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When actress Julie Stewart isn't training for marathons -- she's run the Boston twice -- she spends her days making the streets of Vancouver safer as Sergeant Ali McCormick on CTV's Cold Squad . The Globe's Rebecca Caldwell picked her up for questioning in between takes filming the fifth season.

'My passion is my new car -- well, it's new to me. It's an '88 Jaguar Vanden Plas. It's a V-12, and that's a very fast car, it's a very powerful engine. It's a gun-metal grey and it's been maintained beautifully, and the inside is a pearl-grey leather. It's an extremely beautiful automobile.

It's funny because I didn't use to be into cars. I didn't have my licence until just after the first season of Cold Squad, and I sort of made a pact with myself that I wouldn't go back to Toronto at the end of the season without having learned.

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So our lovely transport co-ordinator, Richard Chilton, taught me how to drive in my last month of the season and once I got my licence, I really loved driving. I had been scared of it for a while after my first time trying to learn. But this time around I was much more comfortable.

My husband really likes cars because his parents loved cars. We would rent cars and we'd be out on the road and I would say, 'Now what's that?' and he would say, 'It's a Jaguar,' and I'd think, 'Hmm,' and it would happen over and over again. And I realized that I really like the line of the Jaguar. It's just a really pretty car.

Last year, when I was out here, I noticed an old Jag that had a For Sale sign in the window and it remained there for a long time and everybody was saying you should go look at it. And I even took a test drive, but the guy sold it on me. Having gotten so close, I thought maybe I should just let it go.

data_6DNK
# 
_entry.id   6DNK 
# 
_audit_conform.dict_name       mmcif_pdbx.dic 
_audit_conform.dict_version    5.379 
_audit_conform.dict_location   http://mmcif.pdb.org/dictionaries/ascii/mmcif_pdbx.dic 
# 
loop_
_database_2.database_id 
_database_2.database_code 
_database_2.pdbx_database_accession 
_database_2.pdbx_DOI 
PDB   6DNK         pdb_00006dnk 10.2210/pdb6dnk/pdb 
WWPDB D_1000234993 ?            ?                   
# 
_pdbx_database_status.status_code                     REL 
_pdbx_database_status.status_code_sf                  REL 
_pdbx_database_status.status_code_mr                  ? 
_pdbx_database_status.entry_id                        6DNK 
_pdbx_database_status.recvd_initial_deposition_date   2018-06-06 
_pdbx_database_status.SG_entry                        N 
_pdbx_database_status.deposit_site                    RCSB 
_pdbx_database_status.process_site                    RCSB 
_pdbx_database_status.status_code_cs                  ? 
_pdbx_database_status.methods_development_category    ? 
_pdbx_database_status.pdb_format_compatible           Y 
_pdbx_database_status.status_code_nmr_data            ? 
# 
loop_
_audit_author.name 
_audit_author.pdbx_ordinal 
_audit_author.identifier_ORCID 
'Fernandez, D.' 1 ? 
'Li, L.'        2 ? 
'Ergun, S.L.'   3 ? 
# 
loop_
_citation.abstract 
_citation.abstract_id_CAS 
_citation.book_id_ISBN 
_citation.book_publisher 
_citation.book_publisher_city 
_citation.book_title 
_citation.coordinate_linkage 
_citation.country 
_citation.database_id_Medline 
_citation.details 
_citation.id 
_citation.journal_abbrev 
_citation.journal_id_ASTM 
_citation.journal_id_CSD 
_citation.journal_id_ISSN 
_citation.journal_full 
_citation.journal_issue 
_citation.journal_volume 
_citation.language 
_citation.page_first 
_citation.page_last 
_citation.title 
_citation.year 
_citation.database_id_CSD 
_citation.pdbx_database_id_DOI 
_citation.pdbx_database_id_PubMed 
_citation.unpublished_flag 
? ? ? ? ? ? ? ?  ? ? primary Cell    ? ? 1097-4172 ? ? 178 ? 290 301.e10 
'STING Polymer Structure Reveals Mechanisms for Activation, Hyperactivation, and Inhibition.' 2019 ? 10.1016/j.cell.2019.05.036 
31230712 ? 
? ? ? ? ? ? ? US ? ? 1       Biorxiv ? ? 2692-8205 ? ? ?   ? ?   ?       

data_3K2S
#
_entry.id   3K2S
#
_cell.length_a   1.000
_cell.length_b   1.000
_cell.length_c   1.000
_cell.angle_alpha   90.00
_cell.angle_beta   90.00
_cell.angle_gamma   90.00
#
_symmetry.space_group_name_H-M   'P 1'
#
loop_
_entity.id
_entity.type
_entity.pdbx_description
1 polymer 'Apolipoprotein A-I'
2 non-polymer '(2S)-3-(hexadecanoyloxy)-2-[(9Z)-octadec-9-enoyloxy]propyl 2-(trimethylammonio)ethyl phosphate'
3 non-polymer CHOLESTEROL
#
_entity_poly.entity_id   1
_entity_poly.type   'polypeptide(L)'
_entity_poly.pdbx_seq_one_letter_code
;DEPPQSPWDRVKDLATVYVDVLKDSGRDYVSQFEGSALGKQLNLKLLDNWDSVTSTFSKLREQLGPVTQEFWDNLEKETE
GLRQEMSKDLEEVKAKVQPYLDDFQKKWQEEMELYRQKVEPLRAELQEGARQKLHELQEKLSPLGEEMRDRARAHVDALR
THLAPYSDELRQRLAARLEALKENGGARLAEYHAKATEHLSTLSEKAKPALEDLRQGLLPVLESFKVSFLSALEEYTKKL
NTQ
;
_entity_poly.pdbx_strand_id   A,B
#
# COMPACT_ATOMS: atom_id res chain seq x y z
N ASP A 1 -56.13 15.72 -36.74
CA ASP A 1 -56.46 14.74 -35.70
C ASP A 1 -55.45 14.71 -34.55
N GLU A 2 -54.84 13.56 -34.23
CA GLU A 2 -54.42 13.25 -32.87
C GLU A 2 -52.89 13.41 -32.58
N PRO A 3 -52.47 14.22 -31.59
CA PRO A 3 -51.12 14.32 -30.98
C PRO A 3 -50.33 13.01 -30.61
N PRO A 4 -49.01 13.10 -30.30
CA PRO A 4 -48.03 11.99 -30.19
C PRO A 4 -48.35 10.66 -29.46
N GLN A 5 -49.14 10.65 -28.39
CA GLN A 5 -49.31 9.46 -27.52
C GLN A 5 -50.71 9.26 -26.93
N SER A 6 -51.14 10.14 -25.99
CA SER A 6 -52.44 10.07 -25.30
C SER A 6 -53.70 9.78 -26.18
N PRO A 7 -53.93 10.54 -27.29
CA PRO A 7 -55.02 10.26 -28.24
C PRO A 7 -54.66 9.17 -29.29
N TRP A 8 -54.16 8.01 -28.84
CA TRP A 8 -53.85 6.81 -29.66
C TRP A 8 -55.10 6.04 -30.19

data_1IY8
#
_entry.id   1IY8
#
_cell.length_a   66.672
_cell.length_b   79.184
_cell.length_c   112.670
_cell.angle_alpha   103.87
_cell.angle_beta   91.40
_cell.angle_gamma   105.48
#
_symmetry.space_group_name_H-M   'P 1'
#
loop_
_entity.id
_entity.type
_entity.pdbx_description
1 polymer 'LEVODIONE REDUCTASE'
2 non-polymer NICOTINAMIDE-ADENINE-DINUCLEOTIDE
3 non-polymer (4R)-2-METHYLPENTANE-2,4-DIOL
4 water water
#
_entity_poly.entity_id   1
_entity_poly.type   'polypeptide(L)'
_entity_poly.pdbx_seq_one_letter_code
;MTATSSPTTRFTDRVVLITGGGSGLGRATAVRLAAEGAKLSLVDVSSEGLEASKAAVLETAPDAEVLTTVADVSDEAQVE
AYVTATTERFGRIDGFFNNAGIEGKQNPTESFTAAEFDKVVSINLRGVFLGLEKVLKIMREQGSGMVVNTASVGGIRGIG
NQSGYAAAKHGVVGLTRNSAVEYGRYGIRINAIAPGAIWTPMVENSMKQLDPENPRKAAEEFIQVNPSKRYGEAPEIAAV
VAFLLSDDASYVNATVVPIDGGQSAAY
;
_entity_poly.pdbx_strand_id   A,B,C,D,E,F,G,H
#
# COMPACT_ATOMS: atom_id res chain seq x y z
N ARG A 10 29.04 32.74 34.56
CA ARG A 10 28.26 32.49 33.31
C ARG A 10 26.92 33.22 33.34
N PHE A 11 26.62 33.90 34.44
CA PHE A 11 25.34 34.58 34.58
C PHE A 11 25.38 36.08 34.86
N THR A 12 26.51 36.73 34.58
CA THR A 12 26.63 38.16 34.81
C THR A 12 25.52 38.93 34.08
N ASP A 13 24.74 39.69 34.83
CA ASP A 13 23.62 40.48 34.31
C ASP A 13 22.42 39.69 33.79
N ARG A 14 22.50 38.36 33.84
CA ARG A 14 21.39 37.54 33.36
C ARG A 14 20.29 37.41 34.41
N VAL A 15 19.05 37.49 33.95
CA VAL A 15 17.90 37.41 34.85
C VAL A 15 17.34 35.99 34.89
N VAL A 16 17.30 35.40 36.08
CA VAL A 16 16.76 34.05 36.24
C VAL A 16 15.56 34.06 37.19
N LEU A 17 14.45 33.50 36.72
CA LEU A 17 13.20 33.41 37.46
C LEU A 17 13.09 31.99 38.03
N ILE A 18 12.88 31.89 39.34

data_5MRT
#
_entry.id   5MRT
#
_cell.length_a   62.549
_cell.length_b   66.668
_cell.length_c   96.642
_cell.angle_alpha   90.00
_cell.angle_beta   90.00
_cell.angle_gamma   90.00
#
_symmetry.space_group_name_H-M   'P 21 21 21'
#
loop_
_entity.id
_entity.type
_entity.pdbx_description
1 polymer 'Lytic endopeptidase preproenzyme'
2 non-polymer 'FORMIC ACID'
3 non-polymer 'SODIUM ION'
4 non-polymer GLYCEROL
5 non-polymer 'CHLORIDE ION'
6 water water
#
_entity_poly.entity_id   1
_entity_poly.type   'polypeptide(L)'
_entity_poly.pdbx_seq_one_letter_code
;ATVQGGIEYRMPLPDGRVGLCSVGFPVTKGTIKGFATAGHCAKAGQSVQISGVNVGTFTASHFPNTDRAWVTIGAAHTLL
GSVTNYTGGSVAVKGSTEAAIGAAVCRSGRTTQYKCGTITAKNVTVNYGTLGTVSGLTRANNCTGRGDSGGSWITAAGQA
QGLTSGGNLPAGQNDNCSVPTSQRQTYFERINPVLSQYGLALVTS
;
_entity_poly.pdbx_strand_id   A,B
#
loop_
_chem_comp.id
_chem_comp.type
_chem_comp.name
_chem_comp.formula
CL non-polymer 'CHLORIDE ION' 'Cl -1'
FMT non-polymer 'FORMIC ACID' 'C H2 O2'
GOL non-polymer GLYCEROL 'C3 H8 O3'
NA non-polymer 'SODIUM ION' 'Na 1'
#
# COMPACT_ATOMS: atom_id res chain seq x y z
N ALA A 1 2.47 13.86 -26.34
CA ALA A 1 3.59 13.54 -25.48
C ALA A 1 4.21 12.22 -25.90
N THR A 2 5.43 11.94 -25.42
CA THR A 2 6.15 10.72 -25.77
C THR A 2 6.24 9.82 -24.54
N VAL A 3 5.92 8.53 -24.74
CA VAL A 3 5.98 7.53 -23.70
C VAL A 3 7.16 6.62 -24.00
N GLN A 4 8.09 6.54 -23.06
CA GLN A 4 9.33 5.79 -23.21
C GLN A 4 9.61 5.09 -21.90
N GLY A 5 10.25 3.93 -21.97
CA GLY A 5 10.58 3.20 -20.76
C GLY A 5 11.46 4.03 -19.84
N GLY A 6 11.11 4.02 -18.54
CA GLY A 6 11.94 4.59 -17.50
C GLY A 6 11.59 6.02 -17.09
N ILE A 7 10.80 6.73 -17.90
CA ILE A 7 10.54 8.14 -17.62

But three months later in the middle of December, Richard came bounding into my trailer with a Polaroid of the Jaguar he found at a dealership, and the next day I took it for a test drive and bought it. And I got a great deal -- it was only $12,850 plus taxes and I had to do some work on it, but it only had 126,000 or so kilometres on it.

For another television show that I did a long time ago, I had to drive a 1921 stick-shift convertible. It was a collector car, and the guy who owned it had taken fantastic care of it, but it was not easy to drive. Then, all I had was my 365 [learner's permit]and I almost drove over the camera the first time.

I think I was with Paul Gross, and I had to pull in and screech the tires and they were wooden wheels so that really wasn't going to happen. And Paul was supposed to be terrified at how fast I was driving. So I had to pull in quickly and hit a very specific mark.

In rehearsal, the first time I did it I hit the mark perfectly. And they said, 'Cut,' and Paul and I went to say, 'Yay,' and celebrate. But I had not put the thing in park, and the car lunged forward and went over the big rubber trash can that was the mark. I stopped it immediately, so I didn't hit anybody or the lights or camera, which was a good thing.

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During the same time, when I was driving from Goderich [Ont.]to Stratford to catch a train, the loose gravel on the road just sent the car fishtailing and we went off the road. We were okay, but the farmer who came to help us kept shaking his head and saying, 'You know, I don't understand, looking at the way the wheels are dug into the ground, why you didn't just roll eight or nine or 20 times.'

And he kept saying this over and over again, and I thought, 'Okay, we get the point.'

I didn't drive much after that. I just felt nervous in cars. That's one reason why I decided I finally had to learn.

I haven't had any speeding tickets yet. I've been pretty good, or lucky, depending on how you look at it. And I haven't had any accidents. I've had parking tickets because I find those signs next to impossible to understand. With eight or nine signs each saying different things I just think, 'Whatever, I'll pay the $15.' "

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